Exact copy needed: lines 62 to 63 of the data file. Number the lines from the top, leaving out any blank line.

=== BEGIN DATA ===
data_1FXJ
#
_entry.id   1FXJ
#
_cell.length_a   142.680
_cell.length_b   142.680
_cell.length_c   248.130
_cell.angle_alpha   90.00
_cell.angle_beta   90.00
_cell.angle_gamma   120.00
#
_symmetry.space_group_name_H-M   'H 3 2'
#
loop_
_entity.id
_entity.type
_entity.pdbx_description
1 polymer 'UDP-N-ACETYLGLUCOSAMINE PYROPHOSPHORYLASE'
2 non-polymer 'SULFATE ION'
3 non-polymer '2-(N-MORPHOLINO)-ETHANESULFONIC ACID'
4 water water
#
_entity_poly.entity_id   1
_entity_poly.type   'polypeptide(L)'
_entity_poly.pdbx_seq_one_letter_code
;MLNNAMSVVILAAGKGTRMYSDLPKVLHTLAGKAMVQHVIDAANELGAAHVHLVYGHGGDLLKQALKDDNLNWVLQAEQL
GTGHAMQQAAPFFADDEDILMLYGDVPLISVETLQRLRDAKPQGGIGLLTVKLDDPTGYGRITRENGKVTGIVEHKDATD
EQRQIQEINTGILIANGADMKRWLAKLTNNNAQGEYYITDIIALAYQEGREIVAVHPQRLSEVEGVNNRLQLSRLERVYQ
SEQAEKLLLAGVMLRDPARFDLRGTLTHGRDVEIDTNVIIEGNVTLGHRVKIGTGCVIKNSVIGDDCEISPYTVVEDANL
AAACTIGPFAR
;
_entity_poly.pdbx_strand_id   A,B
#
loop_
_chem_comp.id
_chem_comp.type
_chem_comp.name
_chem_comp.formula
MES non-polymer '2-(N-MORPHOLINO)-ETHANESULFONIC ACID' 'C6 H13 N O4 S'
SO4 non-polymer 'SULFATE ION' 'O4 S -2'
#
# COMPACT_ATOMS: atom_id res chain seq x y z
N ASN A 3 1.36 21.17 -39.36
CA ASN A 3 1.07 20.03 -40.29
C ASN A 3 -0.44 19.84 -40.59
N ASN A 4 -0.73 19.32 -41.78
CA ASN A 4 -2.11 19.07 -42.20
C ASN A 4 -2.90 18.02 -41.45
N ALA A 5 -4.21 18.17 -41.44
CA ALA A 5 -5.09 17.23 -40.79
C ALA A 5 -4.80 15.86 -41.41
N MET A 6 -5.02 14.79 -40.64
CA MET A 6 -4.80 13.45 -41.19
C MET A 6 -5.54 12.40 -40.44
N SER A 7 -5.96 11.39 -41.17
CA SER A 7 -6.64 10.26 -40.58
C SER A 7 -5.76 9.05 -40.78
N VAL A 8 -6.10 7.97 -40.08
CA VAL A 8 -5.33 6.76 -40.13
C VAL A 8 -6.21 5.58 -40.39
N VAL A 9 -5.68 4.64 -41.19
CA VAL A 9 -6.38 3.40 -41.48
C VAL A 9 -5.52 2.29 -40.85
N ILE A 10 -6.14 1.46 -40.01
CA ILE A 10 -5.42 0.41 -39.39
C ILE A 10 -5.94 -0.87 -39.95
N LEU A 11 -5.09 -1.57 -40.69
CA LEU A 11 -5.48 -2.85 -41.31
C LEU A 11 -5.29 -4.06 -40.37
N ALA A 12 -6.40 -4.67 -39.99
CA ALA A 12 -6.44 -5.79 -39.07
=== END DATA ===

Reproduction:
CA VAL A 9 -6.38 3.40 -41.48
C VAL A 9 -5.52 2.29 -40.85